Roen of Wenflower (roen_rabbit) wrote in gamehost_rikky,
Roen of Wenflower

Ilandru's camp - Asternal - Evening of the Ritual of Speaking to the Land.

I sit here writting this facing the first crisis of confidence I've had in a long while.

Tomarrow, Lord Nik, Diedre, and Lord Tybalt shall very likely make their way to the Capital of Asternal to face Amalsand Jakoba, who the land has deemed ruler. They go with diplomatic intentions. In hopes of perhaps preventing war between Asternal and Calabria.

I cannot go with them. And that decision is probally the hardest I have ever had to make. I have sworn to protect those I am with and the land that I live on. And if there is a glimmer of hope that this situation can be salvaged...then I cannot let my emotions interfer with this trip. And they will, if I go.

I have struggled with the decision and the reasons why.

I know it is possible to make a fatal mistake and still achieve forgiveness. Remi and Cerise are two examples of this. But there is attonement there. Effort.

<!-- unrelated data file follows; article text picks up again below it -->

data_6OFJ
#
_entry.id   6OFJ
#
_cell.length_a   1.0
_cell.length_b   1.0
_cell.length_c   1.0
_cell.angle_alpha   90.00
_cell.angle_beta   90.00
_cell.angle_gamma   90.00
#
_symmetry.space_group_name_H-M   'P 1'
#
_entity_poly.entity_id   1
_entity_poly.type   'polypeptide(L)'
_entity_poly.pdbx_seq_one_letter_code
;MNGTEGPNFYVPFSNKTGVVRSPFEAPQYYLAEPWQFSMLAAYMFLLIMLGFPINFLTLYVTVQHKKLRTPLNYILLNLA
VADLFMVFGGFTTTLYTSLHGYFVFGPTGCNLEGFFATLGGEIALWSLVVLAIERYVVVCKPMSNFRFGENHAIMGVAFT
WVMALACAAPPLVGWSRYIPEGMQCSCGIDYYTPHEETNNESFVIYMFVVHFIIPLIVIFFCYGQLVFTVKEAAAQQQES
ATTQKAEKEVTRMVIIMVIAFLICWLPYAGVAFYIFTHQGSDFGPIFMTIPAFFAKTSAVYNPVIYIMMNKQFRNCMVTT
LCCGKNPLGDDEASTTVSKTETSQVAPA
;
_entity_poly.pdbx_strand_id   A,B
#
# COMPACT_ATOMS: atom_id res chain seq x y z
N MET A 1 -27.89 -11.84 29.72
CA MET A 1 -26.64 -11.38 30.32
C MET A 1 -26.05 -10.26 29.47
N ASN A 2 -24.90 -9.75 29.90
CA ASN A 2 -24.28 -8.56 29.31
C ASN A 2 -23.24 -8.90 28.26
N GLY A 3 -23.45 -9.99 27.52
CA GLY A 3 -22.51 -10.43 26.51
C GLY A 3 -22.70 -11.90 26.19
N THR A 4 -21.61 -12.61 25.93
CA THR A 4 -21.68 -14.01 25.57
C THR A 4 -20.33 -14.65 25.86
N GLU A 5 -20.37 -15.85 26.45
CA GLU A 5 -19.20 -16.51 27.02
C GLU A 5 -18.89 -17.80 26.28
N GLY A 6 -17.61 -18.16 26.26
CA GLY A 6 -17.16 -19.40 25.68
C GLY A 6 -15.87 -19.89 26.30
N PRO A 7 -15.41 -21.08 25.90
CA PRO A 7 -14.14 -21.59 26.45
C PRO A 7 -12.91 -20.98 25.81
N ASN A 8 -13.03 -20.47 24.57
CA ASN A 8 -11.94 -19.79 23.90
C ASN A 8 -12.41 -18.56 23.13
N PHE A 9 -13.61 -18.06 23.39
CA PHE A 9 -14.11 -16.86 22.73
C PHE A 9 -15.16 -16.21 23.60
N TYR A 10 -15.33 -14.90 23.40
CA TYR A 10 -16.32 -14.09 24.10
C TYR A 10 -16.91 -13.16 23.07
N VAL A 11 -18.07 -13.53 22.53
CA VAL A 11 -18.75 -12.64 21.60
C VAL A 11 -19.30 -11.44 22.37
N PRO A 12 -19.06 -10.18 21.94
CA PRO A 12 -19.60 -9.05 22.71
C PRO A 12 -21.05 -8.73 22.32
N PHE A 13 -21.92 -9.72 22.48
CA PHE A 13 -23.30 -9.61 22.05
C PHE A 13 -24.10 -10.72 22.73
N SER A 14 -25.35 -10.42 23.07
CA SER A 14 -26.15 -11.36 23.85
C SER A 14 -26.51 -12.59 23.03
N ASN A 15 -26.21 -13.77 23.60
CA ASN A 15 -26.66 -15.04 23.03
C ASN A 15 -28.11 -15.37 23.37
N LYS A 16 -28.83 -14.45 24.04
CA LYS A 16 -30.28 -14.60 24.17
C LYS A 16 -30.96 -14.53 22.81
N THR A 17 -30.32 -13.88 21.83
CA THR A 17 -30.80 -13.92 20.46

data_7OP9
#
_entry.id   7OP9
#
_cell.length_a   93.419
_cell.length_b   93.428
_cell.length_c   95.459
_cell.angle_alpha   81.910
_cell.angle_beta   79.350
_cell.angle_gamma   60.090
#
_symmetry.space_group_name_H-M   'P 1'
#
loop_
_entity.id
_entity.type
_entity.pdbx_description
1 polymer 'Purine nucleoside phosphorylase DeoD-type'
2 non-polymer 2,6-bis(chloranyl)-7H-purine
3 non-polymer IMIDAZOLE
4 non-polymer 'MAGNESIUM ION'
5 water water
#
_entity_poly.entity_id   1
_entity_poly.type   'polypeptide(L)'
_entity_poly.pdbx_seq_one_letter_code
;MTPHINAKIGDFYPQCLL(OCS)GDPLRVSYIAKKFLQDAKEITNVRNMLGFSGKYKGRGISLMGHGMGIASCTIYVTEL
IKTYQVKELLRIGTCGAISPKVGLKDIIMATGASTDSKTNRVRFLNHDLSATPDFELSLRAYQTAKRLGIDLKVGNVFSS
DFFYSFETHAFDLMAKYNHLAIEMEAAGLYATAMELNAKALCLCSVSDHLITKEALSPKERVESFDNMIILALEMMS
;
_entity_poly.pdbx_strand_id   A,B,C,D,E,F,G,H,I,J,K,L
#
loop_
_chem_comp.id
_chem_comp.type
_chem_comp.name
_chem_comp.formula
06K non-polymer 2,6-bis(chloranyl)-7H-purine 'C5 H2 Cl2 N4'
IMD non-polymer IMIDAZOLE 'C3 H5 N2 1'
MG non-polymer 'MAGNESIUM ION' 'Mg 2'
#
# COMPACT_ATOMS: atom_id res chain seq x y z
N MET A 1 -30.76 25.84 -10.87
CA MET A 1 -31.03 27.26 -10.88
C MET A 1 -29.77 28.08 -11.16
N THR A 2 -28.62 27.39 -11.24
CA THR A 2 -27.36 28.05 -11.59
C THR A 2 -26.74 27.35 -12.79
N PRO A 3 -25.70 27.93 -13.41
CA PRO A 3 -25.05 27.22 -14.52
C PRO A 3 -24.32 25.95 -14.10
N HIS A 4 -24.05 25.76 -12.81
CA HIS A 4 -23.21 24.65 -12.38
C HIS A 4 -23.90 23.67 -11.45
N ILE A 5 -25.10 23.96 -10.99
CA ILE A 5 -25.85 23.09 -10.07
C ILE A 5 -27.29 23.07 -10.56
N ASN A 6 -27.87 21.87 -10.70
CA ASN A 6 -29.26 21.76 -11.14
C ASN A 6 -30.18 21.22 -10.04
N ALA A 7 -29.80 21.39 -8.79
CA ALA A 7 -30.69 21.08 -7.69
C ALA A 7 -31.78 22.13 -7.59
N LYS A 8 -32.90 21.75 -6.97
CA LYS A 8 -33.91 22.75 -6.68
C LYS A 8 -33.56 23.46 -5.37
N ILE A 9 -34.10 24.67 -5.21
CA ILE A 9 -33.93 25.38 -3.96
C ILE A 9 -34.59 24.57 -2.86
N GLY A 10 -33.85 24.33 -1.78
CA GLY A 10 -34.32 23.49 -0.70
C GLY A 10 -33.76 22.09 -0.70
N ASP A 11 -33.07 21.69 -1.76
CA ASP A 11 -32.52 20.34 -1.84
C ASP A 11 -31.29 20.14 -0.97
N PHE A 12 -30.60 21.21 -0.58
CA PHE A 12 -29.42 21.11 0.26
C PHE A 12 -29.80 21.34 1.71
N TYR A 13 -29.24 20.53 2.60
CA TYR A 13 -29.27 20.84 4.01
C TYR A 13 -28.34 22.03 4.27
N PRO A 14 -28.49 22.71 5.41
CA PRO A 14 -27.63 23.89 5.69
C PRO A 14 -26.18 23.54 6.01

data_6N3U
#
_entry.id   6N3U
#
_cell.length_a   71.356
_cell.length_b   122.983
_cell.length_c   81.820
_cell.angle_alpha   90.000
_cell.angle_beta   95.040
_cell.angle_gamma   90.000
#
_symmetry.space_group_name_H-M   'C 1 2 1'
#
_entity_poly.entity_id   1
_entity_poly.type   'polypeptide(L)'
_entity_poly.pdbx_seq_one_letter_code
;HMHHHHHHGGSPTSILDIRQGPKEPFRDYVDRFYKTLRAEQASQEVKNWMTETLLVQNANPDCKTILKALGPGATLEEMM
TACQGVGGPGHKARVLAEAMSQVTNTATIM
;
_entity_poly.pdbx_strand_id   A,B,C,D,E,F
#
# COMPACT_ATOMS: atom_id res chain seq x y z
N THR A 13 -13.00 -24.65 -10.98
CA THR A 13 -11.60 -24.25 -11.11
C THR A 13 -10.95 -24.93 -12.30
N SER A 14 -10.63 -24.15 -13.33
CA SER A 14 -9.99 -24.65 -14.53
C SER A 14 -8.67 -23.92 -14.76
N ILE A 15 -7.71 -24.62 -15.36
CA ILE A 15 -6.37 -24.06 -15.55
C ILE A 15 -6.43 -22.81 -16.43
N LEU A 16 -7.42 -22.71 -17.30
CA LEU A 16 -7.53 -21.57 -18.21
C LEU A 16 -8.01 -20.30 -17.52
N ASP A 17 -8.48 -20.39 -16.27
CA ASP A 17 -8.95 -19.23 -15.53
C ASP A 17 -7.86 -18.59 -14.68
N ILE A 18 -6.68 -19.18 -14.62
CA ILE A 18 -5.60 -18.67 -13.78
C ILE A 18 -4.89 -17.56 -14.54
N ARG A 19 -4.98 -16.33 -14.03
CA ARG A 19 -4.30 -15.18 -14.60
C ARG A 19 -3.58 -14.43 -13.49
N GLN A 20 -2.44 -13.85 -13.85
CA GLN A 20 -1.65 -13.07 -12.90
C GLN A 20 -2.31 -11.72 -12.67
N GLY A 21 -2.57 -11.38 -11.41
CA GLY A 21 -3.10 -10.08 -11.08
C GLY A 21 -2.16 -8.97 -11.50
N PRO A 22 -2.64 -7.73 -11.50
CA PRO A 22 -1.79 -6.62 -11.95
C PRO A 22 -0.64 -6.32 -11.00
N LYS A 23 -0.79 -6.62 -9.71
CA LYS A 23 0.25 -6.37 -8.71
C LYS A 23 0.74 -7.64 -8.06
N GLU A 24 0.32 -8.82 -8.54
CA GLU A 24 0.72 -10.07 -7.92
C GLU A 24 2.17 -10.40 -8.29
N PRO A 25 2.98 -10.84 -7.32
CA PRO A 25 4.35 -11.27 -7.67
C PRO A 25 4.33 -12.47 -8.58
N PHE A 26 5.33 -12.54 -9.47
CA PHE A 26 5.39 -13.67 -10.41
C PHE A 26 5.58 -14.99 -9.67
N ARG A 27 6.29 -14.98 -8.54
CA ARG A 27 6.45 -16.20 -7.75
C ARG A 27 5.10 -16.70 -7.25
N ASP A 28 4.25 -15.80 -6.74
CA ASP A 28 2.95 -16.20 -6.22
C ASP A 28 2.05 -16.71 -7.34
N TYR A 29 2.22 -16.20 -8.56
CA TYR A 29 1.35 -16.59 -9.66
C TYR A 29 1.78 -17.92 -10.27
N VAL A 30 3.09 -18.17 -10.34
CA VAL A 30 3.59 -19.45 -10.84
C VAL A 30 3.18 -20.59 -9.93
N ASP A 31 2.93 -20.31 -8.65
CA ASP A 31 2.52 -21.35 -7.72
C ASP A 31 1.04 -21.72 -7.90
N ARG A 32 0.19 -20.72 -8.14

To have the woman responsible for slaughtering the Don and his Eldest and many servants sitting in a position of power...a position given to her by this very land I sleep on, shakes me to the core. While it may have been the magic of the blade I weild that was responsible for this change, I can't say I feel good about it. How do you reconcile the woman that was, and the woman that is? Redemption comes with a price. And that price is not always paid by the redeemed. Who has paid Amalsand's price?

I cannot honestly say I can sit across from a diplomatic table from Amalsand and pretend to be civil. I am not sure how Lord Nik will be able to pull the feat off. It was his friend she murdered. I have to have faith in the abilities of my companions. Because I do not have faith in my ability to remain rational facing that woman, I make this choice.

If I go along, and I take justice into my own hand, I could be responsible for the destruction of both Calabria and Asternal.

Everything in me screams this is wrong, that there is something clouding our eyes to the truth of this situation. But I do not believe I can convince my companions not to go based on instinct. They each have duty and heart's they must follow. Mine says I must remain behind.
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